•  •  Dark Mode

Your Interests & Preferences

I am a...

law firm lawyer
in-house company lawyer
litigation lawyer
law student
aspiring student
other

Website Look & Feel

 •  •  Dark Mode
Blog Layout

Save preferences

How to become an Indian Rhodes Scholar: from the horse's mouth

Bill-Clinton-Rhodes-Scholar
Bill-Clinton-Rhodes-Scholar
One of the most (in)famous Rhodes Scholars is no doubt William Jefferson Clinton (pictured), who of course neither inhaled nor graduated in his time at Oxford.

The names of the latest batch of five Indian Rhodes Scholars were finalised on the eve of 12 October 2009 in Mumbai. As usual, students from the law dominated the list, with Aditya Swarup of NALSAR Hyderabad and V Niranjan of NLSIU Bangalore sweeping the field.

In India, out of hundreds of applicants only a few are selected and invited for a final round of interview. The number of finalists for this year was 18.

The scholarship programme requires the applicants to meet strict eligibility criteria laid down by the Rhodes Trust, which looks for qualities of moral and intellectual strength in a candidate. Cigar, Mr President, sir?

A preliminary round of interviews is then held for successful candidates in the regional centers of Mumbai (Pune), Delhi, Kolkata and Bangalore. This is then followed by a final interview.

NLSIU's Niranjan says the grant of a Rhodes scholarship had been the fulfillment of a long-standing dream of his to study at Oxford.

"I hope to pursue a career in litigation in India, and an education at Oxford is quite inspiring from that perspective, given Oxford's history. The Rhodes Scholarship is something everyone dreams of and my application process was a combination of excitement and apprehension," Niranjan told Legally India by email.

He writes: "I am given to understand that there are about 600 applicants for the Rhodes from India, and about 120 from law. India has five Rhodes scholarships. I applied in July, and was informed that I'd been shortlisted for the preliminary interview to be held in Mumbai on September 5, 2009.

"That interview panel was chaired by Professor V.S. Chauhan, Secretary, Rhodes Trust India, and also had eminent Rhodes scholars like Mr Nandan Kamath and Ms Menaka Guruswamy. The days following that interview were quite trying, as I was nervously awaiting the results. I was told two weeks later that I'd made it to the final interview, which was hosted yesterday at Mumbai.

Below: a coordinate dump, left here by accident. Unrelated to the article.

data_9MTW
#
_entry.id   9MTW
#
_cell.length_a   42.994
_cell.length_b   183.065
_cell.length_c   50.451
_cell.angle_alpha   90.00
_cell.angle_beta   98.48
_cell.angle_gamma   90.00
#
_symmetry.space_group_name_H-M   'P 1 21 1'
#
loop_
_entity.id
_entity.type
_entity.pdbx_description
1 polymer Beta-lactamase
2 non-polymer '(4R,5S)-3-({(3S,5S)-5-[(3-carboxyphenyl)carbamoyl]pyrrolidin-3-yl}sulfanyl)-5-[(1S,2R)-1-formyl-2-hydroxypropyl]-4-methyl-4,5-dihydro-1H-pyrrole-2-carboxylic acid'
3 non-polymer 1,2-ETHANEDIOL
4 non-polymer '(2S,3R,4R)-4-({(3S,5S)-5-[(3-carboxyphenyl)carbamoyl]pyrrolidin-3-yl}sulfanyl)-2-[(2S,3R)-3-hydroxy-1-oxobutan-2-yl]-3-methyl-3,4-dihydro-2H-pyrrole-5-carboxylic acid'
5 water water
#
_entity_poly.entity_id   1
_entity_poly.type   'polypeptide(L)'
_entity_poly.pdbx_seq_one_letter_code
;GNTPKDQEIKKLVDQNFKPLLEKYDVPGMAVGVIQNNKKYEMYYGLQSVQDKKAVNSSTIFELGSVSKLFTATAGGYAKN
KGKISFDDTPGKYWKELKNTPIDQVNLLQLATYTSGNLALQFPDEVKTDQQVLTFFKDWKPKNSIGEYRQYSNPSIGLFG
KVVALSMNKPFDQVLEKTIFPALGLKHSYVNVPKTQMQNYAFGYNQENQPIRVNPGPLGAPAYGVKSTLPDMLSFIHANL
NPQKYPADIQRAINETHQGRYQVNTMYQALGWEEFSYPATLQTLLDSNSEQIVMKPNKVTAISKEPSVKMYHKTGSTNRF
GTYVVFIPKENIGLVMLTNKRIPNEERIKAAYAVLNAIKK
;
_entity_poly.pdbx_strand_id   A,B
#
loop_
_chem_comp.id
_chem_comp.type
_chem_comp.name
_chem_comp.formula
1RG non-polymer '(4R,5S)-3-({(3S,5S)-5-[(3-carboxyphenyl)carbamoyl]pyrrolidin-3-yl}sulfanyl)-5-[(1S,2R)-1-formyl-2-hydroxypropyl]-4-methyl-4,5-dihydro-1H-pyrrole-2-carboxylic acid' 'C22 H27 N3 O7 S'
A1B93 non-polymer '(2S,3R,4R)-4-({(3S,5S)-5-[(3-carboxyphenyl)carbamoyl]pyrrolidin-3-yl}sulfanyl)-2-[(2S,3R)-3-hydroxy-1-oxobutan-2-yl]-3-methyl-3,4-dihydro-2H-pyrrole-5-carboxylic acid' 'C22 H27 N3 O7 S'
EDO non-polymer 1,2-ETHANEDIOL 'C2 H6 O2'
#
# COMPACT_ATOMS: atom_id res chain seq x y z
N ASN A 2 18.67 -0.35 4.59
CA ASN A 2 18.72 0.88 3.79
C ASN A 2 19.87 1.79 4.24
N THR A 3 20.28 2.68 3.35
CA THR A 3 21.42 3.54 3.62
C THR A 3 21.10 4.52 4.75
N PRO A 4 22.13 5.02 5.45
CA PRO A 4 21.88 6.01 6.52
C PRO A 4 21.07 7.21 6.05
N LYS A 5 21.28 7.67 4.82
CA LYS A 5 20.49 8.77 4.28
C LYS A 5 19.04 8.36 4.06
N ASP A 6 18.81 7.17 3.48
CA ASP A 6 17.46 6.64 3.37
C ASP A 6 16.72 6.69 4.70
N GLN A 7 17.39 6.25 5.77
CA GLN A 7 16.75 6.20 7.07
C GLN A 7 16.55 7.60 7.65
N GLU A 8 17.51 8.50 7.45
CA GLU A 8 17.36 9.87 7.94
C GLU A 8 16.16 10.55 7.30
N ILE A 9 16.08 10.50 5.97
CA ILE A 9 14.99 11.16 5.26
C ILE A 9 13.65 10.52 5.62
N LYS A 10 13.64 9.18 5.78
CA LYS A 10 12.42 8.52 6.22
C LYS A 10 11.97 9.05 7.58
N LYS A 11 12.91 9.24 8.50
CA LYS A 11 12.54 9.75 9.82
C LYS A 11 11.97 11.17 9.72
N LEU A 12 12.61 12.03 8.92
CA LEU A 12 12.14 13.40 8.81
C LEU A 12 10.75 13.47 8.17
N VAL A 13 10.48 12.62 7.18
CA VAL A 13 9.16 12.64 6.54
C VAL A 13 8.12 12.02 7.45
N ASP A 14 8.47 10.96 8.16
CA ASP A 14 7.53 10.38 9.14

"The final interview is quite an experience. The eminence of the interview panel makes it a wonderful process to go through, and yesterday's panel was chaired by Mr. Ratan Tata, the Chairman of the Rhodes Scholarship Selection Committee. Other panelists included Mr. Rahul Gandhi, Mr. Nandan Kamath, Mr. Sanjeev Sanyal, Ms. Rakhi Mehra and others. A Rhodes tradition is that a dinner is hosted by the selection committee the day before the interview, and this is a great chance to meet and interact with persons as eminent and accomplished as these.

"The interview itself lasted about 20 minutes, and was a very engaging process - I was questioned on the personal statement I had written, articles I have published, my career goals, accomplishments thus far, etc. Once again, waiting for results was a nerve-wracking experience, but this time the results were declared on the same day, which made it mercifully shorter!

"I couldn't quite believe it when my name was announced, and in truth, I still can't - I think it will take time for this to sink in but I'm more delighted than I've ever been. The Rhodes Scholarship is more than just a scholarship - it is an institution that is filled with world leaders spanning generations, and to be awarded the scholarship is both humbling and a reminder that there is so much to accomplish in one's field, which in my case is law.

"I can't find words to express my gratitude to the people who made this possible for me - first and foremost, my parents, my Professors at the National Law School, some of whom were my referees, law school alumni who wrote references for me, Mr. Arvind Datar, Senior Advocate, who gave me a chance to intern under him and wrote a reference for me, one of my schoolteachers, a couple of inspirational and wonderful seniors who have been guiding me right from when I entered law school, a few very good friends in law school and many other people.”

Have a look on the ever-helpful Wikipedia for some more background on the Rhodes scholarship.

Details of procedures in India are given on the web site of Rhodes Scholarships India.

Click to show 4 comments
at your own risk
(alt+c)
By reading the comments you agree that they are the (often anonymous) personal views and opinions of readers, which may be biased and unreliable, and for which Legally India therefore has no liability. If you believe a comment is inappropriate, please click 'Report to LI' below the comment and we will review it as soon as practicable.

Latest comments